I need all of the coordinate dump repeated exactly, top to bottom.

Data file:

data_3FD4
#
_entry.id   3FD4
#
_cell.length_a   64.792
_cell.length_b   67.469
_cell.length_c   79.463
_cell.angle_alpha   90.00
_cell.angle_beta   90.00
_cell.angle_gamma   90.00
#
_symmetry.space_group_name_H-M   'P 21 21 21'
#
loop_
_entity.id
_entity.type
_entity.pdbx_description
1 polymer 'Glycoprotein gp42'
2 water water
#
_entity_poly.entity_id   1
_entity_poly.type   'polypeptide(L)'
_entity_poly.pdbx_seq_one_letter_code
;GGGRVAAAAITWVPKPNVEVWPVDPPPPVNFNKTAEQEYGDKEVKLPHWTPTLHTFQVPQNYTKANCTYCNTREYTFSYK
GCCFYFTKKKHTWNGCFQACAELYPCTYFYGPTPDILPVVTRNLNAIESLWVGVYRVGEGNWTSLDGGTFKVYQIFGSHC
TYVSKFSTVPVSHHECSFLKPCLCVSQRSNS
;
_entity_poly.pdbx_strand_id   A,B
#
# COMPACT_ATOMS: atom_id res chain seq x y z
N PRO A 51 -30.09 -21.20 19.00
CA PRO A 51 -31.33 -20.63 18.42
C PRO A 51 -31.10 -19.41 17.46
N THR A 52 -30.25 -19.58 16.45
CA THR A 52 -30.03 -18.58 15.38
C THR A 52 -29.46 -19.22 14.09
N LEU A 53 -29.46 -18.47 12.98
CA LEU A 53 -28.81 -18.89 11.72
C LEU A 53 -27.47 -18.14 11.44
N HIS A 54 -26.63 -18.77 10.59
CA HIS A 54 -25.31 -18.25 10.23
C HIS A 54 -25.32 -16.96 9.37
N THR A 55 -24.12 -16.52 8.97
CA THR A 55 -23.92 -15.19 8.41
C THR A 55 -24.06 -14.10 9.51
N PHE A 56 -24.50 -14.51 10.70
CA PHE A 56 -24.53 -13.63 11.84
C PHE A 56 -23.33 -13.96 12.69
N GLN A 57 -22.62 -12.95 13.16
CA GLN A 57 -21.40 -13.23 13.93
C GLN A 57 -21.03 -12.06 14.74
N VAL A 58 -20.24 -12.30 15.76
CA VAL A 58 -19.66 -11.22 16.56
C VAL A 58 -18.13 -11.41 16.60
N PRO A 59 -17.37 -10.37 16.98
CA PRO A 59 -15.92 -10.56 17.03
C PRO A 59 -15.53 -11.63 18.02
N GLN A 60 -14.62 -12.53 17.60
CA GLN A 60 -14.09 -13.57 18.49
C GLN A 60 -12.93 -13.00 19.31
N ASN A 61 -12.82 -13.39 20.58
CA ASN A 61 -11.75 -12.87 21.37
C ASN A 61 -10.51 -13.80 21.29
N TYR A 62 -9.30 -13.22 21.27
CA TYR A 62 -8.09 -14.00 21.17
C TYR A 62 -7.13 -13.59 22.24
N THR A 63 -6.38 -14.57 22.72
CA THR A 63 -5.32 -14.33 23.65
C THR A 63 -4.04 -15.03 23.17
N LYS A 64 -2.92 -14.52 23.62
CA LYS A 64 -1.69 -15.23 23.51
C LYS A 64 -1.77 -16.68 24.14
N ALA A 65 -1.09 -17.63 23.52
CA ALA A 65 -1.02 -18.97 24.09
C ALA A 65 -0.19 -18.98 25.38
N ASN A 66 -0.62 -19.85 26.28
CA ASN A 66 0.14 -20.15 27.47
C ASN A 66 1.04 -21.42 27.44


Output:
data_3FD4
#
_entry.id   3FD4
#
_cell.length_a   64.792
_cell.length_b   67.469
_cell.length_c   79.463
_cell.angle_alpha   90.00
_cell.angle_beta   90.00
_cell.angle_gamma   90.00
#
_symmetry.space_group_name_H-M   'P 21 21 21'
#
loop_
_entity.id
_entity.type
_entity.pdbx_description
1 polymer 'Glycoprotein gp42'
2 water water
#
_entity_poly.entity_id   1
_entity_poly.type   'polypeptide(L)'
_entity_poly.pdbx_seq_one_letter_code
;GGGRVAAAAITWVPKPNVEVWPVDPPPPVNFNKTAEQEYGDKEVKLPHWTPTLHTFQVPQNYTKANCTYCNTREYTFSYK
GCCFYFTKKKHTWNGCFQACAELYPCTYFYGPTPDILPVVTRNLNAIESLWVGVYRVGEGNWTSLDGGTFKVYQIFGSHC
TYVSKFSTVPVSHHECSFLKPCLCVSQRSNS
;
_entity_poly.pdbx_strand_id   A,B
#
# COMPACT_ATOMS: atom_id res chain seq x y z
N PRO A 51 -30.09 -21.20 19.00
CA PRO A 51 -31.33 -20.63 18.42
C PRO A 51 -31.10 -19.41 17.46
N THR A 52 -30.25 -19.58 16.45
CA THR A 52 -30.03 -18.58 15.38
C THR A 52 -29.46 -19.22 14.09
N LEU A 53 -29.46 -18.47 12.98
CA LEU A 53 -28.81 -18.89 11.72
C LEU A 53 -27.47 -18.14 11.44
N HIS A 54 -26.63 -18.77 10.59
CA HIS A 54 -25.31 -18.25 10.23
C HIS A 54 -25.32 -16.96 9.37
N THR A 55 -24.12 -16.52 8.97
CA THR A 55 -23.92 -15.19 8.41
C THR A 55 -24.06 -14.10 9.51
N PHE A 56 -24.50 -14.51 10.70
CA PHE A 56 -24.53 -13.63 11.84
C PHE A 56 -23.33 -13.96 12.69
N GLN A 57 -22.62 -12.95 13.16
CA GLN A 57 -21.40 -13.23 13.93
C GLN A 57 -21.03 -12.06 14.74
N VAL A 58 -20.24 -12.30 15.76
CA VAL A 58 -19.66 -11.22 16.56
C VAL A 58 -18.13 -11.41 16.60
N PRO A 59 -17.37 -10.37 16.98
CA PRO A 59 -15.92 -10.56 17.03
C PRO A 59 -15.53 -11.63 18.02
N GLN A 60 -14.62 -12.53 17.60
CA GLN A 60 -14.09 -13.57 18.49
C GLN A 60 -12.93 -13.00 19.31
N ASN A 61 -12.82 -13.39 20.58
CA ASN A 61 -11.75 -12.87 21.37
C ASN A 61 -10.51 -13.80 21.29
N TYR A 62 -9.30 -13.22 21.27
CA TYR A 62 -8.09 -14.00 21.17
C TYR A 62 -7.13 -13.59 22.24
N THR A 63 -6.38 -14.57 22.72
CA THR A 63 -5.32 -14.33 23.65
C THR A 63 -4.04 -15.03 23.17
N LYS A 64 -2.92 -14.52 23.62
CA LYS A 64 -1.69 -15.23 23.51
C LYS A 64 -1.77 -16.68 24.14
N ALA A 65 -1.09 -17.63 23.52
CA ALA A 65 -1.02 -18.97 24.09
C ALA A 65 -0.19 -18.98 25.38
N ASN A 66 -0.62 -19.85 26.28
CA ASN A 66 0.14 -20.15 27.47
C ASN A 66 1.04 -21.42 27.44